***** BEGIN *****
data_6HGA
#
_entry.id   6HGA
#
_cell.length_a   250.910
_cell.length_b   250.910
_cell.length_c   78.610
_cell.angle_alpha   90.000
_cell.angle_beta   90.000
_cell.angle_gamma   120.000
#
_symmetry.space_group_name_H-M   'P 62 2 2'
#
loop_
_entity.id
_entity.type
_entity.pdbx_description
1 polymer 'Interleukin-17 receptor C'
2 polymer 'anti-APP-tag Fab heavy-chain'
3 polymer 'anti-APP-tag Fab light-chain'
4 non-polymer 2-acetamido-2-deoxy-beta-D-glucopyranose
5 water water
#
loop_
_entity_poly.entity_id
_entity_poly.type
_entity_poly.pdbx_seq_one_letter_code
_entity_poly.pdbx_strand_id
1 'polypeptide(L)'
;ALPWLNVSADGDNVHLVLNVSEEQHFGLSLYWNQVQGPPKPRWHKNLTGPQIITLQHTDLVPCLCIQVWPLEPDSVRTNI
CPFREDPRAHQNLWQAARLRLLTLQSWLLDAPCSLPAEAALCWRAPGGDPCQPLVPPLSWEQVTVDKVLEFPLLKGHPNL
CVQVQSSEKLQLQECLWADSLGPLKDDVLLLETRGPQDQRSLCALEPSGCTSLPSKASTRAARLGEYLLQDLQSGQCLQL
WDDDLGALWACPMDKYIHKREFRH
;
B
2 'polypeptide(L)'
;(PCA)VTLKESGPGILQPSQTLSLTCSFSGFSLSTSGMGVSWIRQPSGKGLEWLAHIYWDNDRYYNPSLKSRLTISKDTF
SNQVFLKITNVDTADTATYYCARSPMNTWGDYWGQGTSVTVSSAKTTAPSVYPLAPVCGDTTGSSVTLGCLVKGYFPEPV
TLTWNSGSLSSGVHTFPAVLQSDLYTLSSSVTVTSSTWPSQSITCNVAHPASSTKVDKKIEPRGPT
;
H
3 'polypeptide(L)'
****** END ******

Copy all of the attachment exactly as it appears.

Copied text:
data_6HGA
#
_entry.id   6HGA
#
_cell.length_a   250.910
_cell.length_b   250.910
_cell.length_c   78.610
_cell.angle_alpha   90.000
_cell.angle_beta   90.000
_cell.angle_gamma   120.000
#
_symmetry.space_group_name_H-M   'P 62 2 2'
#
loop_
_entity.id
_entity.type
_entity.pdbx_description
1 polymer 'Interleukin-17 receptor C'
2 polymer 'anti-APP-tag Fab heavy-chain'
3 polymer 'anti-APP-tag Fab light-chain'
4 non-polymer 2-acetamido-2-deoxy-beta-D-glucopyranose
5 water water
#
loop_
_entity_poly.entity_id
_entity_poly.type
_entity_poly.pdbx_seq_one_letter_code
_entity_poly.pdbx_strand_id
1 'polypeptide(L)'
;ALPWLNVSADGDNVHLVLNVSEEQHFGLSLYWNQVQGPPKPRWHKNLTGPQIITLQHTDLVPCLCIQVWPLEPDSVRTNI
CPFREDPRAHQNLWQAARLRLLTLQSWLLDAPCSLPAEAALCWRAPGGDPCQPLVPPLSWEQVTVDKVLEFPLLKGHPNL
CVQVQSSEKLQLQECLWADSLGPLKDDVLLLETRGPQDQRSLCALEPSGCTSLPSKASTRAARLGEYLLQDLQSGQCLQL
WDDDLGALWACPMDKYIHKREFRH
;
B
2 'polypeptide(L)'
;(PCA)VTLKESGPGILQPSQTLSLTCSFSGFSLSTSGMGVSWIRQPSGKGLEWLAHIYWDNDRYYNPSLKSRLTISKDTF
SNQVFLKITNVDTADTATYYCARSPMNTWGDYWGQGTSVTVSSAKTTAPSVYPLAPVCGDTTGSSVTLGCLVKGYFPEPV
TLTWNSGSLSSGVHTFPAVLQSDLYTLSSSVTVTSSTWPSQSITCNVAHPASSTKVDKKIEPRGPT
;
H
3 'polypeptide(L)'